VOD Review: Welcome to Happiness.
A wonderful and odd comedy about a magical door to happiness, starring Nick Offerman, Keegan-Michael Key and a very talented young cast.
This gem nearly slipped under the radar; we first gave this film our thumbs up way back in May. The premise is weird and charming, and while the trailer touts the comedic talent of Keegan-Michael Key and Nicker Offerman, it is the great performances from a largely unknown young cast that stand out. One part Wes Anderson and one part Eternal Sunshine of the Spotless Mind, this comedy is a winner from top to bottom.
Welcome to Happiness (2016)
Woody is an aspiring children’s book author who has landed a pretty sweet gig: he gets a rent-free apartment full of fantastic art if he does a favor for his landlord. The favor? He simply invites strangers into his home, gives them a random questionnaire, and then guides them to a magical door in his closet. Everything is working out fine until he meets one of those strangers for a second time and learns that the door leads to a magic land where you can erase one regret of your choice from your past. With demons of his own, Woody begins to covet the power he has gladly given to others.
Curiouser and Curiouser…
Welcome to Happiness is certainly an odd film. The set designs are whimsical, and vaguely threatening. The cast of characters is eccentric: we have a struggling Dr. Seuss in training, a suicidal artist who only draws cats, an enigmatic landlord, a bombastic curios collector, and a pair of siblings trying to decide what to do with their violently murdered parents’ keep-sakes. The central premise of a magical door to inner peace is a little bit Eternal Sunshine with a touch of Alice in Wonderland thrown in. The pace is breezy and light, underscoring the dark secrets everyone is keeping just under the surface.
Two elements that keep the proceedings on track are the fantastic performances from the unheralded cast and the solid soundtrack. Director Oliver Thompson has chosen eclectically from a wide variety of influences, but his vision shines through as he makes each element feel natural and organic to the piece.
The movie lives or dies on the actions of the cast, and they are excellent. I wasn’t 15 minutes into the piece before I was caught by two thoughts:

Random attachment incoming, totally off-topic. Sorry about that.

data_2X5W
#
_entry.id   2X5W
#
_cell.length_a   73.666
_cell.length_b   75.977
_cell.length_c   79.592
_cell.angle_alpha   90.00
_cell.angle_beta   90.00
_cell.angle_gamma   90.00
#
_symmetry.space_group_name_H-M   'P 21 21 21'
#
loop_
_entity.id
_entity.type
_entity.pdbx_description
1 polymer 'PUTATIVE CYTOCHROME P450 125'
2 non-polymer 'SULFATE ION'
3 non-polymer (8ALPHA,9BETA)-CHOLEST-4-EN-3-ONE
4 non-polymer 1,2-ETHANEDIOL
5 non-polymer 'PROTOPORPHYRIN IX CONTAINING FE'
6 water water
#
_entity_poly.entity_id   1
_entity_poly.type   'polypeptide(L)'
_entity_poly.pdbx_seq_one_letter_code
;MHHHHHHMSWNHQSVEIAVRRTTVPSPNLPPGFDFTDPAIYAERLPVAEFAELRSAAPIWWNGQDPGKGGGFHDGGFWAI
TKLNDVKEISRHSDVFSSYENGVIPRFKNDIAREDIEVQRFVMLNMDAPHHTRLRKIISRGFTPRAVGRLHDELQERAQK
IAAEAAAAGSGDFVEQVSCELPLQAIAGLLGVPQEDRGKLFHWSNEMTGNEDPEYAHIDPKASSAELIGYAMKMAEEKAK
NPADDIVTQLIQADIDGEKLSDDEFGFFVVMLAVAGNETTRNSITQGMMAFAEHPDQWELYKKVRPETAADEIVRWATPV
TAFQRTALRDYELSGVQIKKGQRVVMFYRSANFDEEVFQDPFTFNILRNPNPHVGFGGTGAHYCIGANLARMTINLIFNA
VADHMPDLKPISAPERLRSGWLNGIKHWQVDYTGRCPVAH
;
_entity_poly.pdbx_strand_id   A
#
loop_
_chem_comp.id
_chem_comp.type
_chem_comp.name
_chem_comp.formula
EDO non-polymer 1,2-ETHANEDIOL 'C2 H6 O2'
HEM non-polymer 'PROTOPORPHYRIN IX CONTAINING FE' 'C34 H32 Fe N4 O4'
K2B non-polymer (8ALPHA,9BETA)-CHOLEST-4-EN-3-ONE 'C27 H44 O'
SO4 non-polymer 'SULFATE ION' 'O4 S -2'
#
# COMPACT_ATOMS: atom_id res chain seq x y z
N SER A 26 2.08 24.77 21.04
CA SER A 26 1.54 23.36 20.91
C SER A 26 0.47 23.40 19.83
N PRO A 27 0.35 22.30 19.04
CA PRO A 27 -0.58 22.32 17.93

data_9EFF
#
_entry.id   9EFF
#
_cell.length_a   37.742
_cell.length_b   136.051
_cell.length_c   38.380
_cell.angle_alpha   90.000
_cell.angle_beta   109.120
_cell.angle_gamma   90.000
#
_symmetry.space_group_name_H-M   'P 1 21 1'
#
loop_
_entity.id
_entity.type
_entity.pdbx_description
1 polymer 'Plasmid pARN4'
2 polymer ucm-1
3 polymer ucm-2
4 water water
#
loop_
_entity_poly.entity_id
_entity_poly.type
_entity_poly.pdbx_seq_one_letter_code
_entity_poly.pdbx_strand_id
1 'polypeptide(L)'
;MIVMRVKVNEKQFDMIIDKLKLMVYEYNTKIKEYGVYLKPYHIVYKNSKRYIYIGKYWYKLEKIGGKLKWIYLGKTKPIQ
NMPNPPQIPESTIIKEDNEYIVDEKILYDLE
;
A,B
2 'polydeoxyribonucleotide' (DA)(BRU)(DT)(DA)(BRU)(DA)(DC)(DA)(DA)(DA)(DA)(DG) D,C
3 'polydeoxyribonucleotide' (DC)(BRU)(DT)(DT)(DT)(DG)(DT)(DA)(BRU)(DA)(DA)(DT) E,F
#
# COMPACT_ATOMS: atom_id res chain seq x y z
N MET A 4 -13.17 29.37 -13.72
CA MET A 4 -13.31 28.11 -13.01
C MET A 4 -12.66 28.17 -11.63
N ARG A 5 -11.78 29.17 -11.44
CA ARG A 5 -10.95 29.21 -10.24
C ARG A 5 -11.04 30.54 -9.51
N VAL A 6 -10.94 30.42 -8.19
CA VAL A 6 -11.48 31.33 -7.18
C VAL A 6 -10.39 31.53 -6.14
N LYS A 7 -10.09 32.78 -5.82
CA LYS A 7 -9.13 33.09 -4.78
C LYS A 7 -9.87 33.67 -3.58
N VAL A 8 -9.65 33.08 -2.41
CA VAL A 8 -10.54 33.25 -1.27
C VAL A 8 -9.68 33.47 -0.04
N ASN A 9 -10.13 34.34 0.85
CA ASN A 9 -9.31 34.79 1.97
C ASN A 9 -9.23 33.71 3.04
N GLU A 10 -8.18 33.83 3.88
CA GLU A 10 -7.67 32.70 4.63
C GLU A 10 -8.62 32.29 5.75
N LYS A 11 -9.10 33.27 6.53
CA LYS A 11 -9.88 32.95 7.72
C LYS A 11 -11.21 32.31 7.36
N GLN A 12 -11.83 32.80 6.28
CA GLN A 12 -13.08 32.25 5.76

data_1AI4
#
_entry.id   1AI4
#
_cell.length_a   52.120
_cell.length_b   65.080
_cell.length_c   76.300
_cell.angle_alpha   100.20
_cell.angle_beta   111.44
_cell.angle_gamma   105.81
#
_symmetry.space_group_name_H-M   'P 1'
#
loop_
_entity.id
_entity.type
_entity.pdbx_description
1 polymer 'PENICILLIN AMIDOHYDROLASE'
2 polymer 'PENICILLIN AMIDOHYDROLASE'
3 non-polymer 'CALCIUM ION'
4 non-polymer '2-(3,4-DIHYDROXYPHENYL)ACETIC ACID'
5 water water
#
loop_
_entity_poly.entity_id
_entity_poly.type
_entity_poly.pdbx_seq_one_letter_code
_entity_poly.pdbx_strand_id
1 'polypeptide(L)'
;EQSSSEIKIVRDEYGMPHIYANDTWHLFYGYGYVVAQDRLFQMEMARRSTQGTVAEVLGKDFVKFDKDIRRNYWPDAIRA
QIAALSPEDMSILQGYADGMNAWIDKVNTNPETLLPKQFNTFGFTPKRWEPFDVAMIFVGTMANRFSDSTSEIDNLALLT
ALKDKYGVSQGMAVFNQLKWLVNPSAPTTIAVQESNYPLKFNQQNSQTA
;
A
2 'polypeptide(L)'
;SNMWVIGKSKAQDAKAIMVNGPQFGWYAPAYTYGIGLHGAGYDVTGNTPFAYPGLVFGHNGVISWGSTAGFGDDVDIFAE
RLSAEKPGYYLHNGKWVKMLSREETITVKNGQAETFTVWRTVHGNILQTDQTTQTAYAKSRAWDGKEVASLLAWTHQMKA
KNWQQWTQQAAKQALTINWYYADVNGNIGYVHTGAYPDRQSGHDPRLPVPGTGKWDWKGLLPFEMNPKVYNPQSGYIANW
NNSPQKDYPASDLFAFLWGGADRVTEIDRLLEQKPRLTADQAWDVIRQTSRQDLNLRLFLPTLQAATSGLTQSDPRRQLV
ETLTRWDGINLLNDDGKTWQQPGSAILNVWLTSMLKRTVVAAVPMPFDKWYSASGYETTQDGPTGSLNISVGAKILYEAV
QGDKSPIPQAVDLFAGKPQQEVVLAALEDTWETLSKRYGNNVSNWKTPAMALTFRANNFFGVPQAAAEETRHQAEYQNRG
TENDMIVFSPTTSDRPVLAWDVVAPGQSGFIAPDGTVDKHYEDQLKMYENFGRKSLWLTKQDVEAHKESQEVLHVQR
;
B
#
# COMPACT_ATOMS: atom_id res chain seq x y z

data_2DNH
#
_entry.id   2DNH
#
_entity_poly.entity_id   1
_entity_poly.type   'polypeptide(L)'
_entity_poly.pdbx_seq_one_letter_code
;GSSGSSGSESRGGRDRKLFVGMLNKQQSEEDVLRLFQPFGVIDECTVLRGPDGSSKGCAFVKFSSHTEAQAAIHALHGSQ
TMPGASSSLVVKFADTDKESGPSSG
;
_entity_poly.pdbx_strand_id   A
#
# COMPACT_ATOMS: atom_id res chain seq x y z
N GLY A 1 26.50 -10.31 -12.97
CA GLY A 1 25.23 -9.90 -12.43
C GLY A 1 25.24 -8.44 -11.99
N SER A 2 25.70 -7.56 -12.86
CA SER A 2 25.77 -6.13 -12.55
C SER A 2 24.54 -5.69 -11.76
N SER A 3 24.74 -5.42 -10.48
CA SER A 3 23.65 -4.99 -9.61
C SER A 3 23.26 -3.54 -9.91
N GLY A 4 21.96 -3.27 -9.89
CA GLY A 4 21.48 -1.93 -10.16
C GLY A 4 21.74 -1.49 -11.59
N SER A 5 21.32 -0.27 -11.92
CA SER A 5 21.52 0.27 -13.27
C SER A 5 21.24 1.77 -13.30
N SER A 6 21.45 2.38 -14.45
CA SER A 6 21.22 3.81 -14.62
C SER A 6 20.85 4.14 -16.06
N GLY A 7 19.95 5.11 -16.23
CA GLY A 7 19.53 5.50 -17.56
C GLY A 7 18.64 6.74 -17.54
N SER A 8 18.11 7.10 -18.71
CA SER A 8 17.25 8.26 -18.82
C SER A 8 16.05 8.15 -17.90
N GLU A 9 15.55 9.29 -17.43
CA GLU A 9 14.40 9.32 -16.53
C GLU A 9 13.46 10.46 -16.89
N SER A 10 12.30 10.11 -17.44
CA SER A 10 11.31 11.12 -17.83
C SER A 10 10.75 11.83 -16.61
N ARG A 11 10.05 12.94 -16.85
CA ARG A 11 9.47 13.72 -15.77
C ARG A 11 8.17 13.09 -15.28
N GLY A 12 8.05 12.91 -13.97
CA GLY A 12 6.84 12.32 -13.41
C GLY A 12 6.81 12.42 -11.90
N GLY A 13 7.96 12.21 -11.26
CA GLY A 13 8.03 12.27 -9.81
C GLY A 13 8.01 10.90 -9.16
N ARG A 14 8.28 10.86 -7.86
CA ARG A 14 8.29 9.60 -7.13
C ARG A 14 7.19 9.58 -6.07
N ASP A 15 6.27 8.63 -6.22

- I don’t recognize a single performer so far.
- They are knocking their roles out of the park.
This film asks a lot from its leads. They show a wide gamut of emotions and reactions to very weird situations, and they make it all seem natural. Woody (Kyle Gallner) is earnest, conflicted, resentful and filled with rage, but never feels overblown. Nyles (Bendan Sexton III) who is the cat artist, is suicidal in a shockingly believable way, wracked with inner pain, and strangely unaffected by normal life. Lillian (Molly C. Quinn) who guides the potential converts through happiness, is aloof and flighty, but never feels like a caricature and emotes with real empathy.
The only performances I thought were overblown were from the adults, especially the established comedians. Nick Offerman is a touch bland, though his character ends up being quite good. Keegan-Michael Key is way too energetic at the start and feels affected and out of place, like somebody dropped Robin Williams into a Wes Anderson film. He also has fine moments, but his early scenes are the only out of tone moments.
Sounds like Heaven
Welcome to Happiness also leans heavily on its soundtrack. The selection of music is folksy and modern, and obviously meant to appeal to young audiences. I think the songs themselves add quite a bit to the piece, and are introduced into the film as actually occurring music instead of a proper soundtrack…but they are balanced poorly, volume wise. They scream onto the scene, often making me dive for my remote…but then they hush as the dialogue begins and I found myself diving again for the rewind button in order to hear a key piece of conversation. It’s disconcerting, which is a shame since the music is as central and organic to this film as the soundtrack to films like Garden State and The Big Lebowski.
Find Your Bliss
I’ve been plowing through VOD this year, and often find that the hype never really pays off. Many of the films opting to skip the theater are extremely niche, uneven, or cursed by lack of polish. This film is a diamond in the rough…but it ain’t that rough. I was crossing my fingers after the first half hour, hoping the film wouldn’t betray me with a clunky ending or an over-wrought message. Oliver Thompson lands the plane smoothly, giving a satisfying but incomplete denouement. Everyone finds their place, but the results aren’t pat and smug. People get the small comfort they need to muddle through. Can we ask anything more from life?